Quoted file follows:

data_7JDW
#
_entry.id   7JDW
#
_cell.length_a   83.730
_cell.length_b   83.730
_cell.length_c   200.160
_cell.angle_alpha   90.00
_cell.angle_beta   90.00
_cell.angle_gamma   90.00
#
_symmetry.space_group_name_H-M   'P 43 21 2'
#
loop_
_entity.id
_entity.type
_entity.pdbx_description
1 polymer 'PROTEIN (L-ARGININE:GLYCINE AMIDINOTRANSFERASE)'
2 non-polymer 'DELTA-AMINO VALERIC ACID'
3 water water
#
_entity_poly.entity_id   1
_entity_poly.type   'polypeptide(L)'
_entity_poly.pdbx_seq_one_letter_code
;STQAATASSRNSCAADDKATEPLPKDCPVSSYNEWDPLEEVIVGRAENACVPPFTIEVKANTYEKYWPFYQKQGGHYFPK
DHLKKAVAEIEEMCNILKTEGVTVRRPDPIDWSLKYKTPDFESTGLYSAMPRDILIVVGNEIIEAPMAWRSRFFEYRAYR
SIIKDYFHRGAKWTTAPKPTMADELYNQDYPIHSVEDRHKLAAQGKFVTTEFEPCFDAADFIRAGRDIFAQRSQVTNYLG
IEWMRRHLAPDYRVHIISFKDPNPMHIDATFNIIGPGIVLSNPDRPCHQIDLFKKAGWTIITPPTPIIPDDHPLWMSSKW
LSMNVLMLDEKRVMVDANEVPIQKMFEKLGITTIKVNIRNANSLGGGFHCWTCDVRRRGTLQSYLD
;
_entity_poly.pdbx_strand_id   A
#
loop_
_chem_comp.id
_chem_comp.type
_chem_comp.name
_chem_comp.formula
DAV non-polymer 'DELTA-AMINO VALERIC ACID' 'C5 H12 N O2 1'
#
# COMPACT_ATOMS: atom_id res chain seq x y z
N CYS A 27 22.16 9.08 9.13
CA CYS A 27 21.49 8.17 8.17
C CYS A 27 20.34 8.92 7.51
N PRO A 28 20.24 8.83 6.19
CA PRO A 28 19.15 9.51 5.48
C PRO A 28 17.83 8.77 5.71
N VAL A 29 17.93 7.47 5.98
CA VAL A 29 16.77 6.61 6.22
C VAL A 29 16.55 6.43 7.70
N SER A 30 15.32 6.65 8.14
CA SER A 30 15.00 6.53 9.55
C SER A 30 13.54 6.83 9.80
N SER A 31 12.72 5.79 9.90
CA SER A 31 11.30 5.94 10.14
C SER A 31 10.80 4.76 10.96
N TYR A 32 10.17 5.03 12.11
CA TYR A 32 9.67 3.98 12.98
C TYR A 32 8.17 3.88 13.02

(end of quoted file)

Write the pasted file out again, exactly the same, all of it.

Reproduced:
data_7JDW
#
_entry.id   7JDW
#
_cell.length_a   83.730
_cell.length_b   83.730
_cell.length_c   200.160
_cell.angle_alpha   90.00
_cell.angle_beta   90.00
_cell.angle_gamma   90.00
#
_symmetry.space_group_name_H-M   'P 43 21 2'
#
loop_
_entity.id
_entity.type
_entity.pdbx_description
1 polymer 'PROTEIN (L-ARGININE:GLYCINE AMIDINOTRANSFERASE)'
2 non-polymer 'DELTA-AMINO VALERIC ACID'
3 water water
#
_entity_poly.entity_id   1
_entity_poly.type   'polypeptide(L)'
_entity_poly.pdbx_seq_one_letter_code
;STQAATASSRNSCAADDKATEPLPKDCPVSSYNEWDPLEEVIVGRAENACVPPFTIEVKANTYEKYWPFYQKQGGHYFPK
DHLKKAVAEIEEMCNILKTEGVTVRRPDPIDWSLKYKTPDFESTGLYSAMPRDILIVVGNEIIEAPMAWRSRFFEYRAYR
SIIKDYFHRGAKWTTAPKPTMADELYNQDYPIHSVEDRHKLAAQGKFVTTEFEPCFDAADFIRAGRDIFAQRSQVTNYLG
IEWMRRHLAPDYRVHIISFKDPNPMHIDATFNIIGPGIVLSNPDRPCHQIDLFKKAGWTIITPPTPIIPDDHPLWMSSKW
LSMNVLMLDEKRVMVDANEVPIQKMFEKLGITTIKVNIRNANSLGGGFHCWTCDVRRRGTLQSYLD
;
_entity_poly.pdbx_strand_id   A
#
loop_
_chem_comp.id
_chem_comp.type
_chem_comp.name
_chem_comp.formula
DAV non-polymer 'DELTA-AMINO VALERIC ACID' 'C5 H12 N O2 1'
#
# COMPACT_ATOMS: atom_id res chain seq x y z
N CYS A 27 22.16 9.08 9.13
CA CYS A 27 21.49 8.17 8.17
C CYS A 27 20.34 8.92 7.51
N PRO A 28 20.24 8.83 6.19
CA PRO A 28 19.15 9.51 5.48
C PRO A 28 17.83 8.77 5.71
N VAL A 29 17.93 7.47 5.98
CA VAL A 29 16.77 6.61 6.22
C VAL A 29 16.55 6.43 7.70
N SER A 30 15.32 6.65 8.14
CA SER A 30 15.00 6.53 9.55
C SER A 30 13.54 6.83 9.80
N SER A 31 12.72 5.79 9.90
CA SER A 31 11.30 5.94 10.14
C SER A 31 10.80 4.76 10.96
N TYR A 32 10.17 5.03 12.11
CA TYR A 32 9.67 3.98 12.98
C TYR A 32 8.17 3.88 13.02